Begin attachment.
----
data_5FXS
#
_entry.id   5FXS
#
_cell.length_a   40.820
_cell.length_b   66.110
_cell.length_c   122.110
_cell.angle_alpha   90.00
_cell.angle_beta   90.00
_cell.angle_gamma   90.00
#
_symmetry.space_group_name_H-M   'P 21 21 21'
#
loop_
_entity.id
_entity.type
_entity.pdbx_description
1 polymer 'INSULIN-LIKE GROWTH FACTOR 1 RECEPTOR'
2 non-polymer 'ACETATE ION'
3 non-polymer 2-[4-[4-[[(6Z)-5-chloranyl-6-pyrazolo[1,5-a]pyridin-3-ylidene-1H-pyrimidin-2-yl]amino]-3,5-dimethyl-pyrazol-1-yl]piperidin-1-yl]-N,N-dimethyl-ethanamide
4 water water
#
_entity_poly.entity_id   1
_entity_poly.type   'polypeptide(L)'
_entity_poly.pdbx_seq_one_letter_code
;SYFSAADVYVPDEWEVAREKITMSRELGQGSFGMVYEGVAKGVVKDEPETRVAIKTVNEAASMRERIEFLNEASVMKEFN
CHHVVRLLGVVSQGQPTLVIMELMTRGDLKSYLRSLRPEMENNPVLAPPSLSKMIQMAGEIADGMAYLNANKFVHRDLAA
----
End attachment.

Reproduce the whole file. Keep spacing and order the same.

data_5FXS
#
_entry.id   5FXS
#
_cell.length_a   40.820
_cell.length_b   66.110
_cell.length_c   122.110
_cell.angle_alpha   90.00
_cell.angle_beta   90.00
_cell.angle_gamma   90.00
#
_symmetry.space_group_name_H-M   'P 21 21 21'
#
loop_
_entity.id
_entity.type
_entity.pdbx_description
1 polymer 'INSULIN-LIKE GROWTH FACTOR 1 RECEPTOR'
2 non-polymer 'ACETATE ION'
3 non-polymer 2-[4-[4-[[(6Z)-5-chloranyl-6-pyrazolo[1,5-a]pyridin-3-ylidene-1H-pyrimidin-2-yl]amino]-3,5-dimethyl-pyrazol-1-yl]piperidin-1-yl]-N,N-dimethyl-ethanamide
4 water water
#
_entity_poly.entity_id   1
_entity_poly.type   'polypeptide(L)'
_entity_poly.pdbx_seq_one_letter_code
;SYFSAADVYVPDEWEVAREKITMSRELGQGSFGMVYEGVAKGVVKDEPETRVAIKTVNEAASMRERIEFLNEASVMKEFN
CHHVVRLLGVVSQGQPTLVIMELMTRGDLKSYLRSLRPEMENNPVLAPPSLSKMIQMAGEIADGMAYLNANKFVHRDLAA